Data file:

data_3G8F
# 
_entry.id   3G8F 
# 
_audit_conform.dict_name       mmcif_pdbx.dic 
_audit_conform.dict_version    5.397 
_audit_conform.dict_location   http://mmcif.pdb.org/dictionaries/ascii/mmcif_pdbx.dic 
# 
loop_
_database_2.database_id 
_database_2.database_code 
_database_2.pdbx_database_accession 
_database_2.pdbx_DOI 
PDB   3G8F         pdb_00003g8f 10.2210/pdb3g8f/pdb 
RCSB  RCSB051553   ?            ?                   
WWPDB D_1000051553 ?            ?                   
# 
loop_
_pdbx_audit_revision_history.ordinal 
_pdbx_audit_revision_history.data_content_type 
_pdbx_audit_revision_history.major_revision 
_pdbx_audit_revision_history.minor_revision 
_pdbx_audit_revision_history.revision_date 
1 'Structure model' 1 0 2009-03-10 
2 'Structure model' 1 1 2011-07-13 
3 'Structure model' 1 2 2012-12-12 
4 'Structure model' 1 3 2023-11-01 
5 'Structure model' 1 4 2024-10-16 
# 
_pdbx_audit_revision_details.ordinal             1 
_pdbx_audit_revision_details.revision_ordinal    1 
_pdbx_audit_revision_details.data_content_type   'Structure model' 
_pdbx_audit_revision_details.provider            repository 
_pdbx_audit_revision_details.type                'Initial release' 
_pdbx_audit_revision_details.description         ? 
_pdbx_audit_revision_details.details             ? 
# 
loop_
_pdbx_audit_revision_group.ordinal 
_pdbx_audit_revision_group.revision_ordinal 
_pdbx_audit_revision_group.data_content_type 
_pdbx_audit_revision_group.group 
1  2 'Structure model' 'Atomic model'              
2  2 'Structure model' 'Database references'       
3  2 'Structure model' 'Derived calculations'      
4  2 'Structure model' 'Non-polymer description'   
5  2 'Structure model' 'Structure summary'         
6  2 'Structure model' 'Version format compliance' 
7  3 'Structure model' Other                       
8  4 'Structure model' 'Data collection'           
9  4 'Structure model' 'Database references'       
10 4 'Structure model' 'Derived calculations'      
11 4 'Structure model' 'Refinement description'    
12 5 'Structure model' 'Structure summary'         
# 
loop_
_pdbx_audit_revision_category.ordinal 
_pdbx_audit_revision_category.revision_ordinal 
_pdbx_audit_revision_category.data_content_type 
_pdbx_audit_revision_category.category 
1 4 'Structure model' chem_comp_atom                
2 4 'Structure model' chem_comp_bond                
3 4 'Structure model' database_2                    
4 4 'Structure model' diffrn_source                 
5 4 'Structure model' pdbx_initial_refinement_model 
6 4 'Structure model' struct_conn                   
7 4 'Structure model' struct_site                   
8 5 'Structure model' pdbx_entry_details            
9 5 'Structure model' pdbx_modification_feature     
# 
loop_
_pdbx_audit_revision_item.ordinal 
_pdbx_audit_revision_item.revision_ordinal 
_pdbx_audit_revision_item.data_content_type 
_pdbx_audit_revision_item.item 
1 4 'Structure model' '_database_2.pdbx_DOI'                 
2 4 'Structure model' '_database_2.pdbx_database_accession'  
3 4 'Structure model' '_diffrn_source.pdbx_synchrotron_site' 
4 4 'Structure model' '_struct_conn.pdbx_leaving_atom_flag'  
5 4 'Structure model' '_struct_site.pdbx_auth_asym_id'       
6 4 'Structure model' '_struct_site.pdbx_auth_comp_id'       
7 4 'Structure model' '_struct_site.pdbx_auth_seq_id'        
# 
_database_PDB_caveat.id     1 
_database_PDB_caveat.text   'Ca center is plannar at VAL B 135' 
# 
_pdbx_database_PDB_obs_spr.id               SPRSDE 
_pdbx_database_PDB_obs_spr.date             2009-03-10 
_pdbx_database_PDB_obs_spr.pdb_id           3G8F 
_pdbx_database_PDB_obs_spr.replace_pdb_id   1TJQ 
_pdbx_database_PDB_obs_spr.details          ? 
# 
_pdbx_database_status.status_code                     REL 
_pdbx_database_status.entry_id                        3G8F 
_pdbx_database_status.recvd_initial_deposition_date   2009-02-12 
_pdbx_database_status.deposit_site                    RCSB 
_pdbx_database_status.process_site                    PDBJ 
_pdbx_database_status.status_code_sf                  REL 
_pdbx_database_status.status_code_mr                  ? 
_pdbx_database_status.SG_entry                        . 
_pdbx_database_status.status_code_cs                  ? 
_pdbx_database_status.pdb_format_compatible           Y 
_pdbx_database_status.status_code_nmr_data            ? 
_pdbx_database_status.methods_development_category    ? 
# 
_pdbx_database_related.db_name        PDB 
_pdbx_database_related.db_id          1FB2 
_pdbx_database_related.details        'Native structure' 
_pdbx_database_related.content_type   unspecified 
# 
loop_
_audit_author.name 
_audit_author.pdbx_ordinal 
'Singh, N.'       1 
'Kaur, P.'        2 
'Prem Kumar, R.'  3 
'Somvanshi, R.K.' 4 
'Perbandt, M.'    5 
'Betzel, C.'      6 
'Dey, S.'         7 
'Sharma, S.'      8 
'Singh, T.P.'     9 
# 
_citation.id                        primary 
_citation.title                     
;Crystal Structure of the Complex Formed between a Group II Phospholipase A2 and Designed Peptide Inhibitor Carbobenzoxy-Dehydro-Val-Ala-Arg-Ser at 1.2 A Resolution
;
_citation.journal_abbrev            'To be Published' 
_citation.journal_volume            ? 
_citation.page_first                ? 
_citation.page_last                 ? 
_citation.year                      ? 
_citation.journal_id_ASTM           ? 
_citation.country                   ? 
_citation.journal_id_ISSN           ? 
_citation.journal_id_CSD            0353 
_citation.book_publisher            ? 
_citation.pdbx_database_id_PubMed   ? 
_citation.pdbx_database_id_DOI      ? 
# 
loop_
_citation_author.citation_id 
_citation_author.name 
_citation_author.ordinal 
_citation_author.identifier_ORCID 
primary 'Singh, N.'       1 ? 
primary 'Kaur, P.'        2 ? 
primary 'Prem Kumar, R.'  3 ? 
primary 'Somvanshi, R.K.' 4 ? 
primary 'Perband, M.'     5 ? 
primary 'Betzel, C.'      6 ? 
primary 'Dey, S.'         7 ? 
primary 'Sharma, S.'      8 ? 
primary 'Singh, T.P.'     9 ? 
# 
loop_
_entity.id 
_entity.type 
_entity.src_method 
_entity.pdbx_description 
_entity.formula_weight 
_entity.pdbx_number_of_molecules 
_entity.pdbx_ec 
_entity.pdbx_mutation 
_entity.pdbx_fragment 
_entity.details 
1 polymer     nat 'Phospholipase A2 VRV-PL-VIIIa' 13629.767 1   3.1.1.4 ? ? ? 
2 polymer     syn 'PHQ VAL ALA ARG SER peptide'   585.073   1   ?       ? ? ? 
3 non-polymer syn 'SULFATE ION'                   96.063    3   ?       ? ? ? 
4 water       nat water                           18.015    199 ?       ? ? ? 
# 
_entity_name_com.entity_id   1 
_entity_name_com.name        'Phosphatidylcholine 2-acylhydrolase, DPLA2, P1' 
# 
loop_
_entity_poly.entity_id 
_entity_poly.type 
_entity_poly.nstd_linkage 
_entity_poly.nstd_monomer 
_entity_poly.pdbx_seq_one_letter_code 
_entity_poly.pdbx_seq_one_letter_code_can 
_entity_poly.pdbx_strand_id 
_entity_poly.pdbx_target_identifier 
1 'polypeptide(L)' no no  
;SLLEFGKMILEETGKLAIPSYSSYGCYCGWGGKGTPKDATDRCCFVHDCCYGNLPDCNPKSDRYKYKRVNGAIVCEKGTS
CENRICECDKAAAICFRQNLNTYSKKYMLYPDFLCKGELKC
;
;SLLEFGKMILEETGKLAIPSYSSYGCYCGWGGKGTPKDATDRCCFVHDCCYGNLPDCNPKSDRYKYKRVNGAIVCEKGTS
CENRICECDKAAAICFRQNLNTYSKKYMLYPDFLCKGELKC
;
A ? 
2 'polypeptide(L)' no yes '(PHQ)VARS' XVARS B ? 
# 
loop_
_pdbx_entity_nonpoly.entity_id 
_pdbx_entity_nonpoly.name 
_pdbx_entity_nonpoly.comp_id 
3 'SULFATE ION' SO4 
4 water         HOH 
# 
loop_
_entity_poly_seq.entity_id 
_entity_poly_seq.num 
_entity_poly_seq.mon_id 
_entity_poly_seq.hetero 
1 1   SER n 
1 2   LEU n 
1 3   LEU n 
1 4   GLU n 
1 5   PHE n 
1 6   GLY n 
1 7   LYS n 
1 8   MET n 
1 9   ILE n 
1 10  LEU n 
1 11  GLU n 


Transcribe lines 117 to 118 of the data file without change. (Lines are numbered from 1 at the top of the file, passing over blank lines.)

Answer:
'Somvanshi, R.K.' 4 
'Perbandt, M.'    5 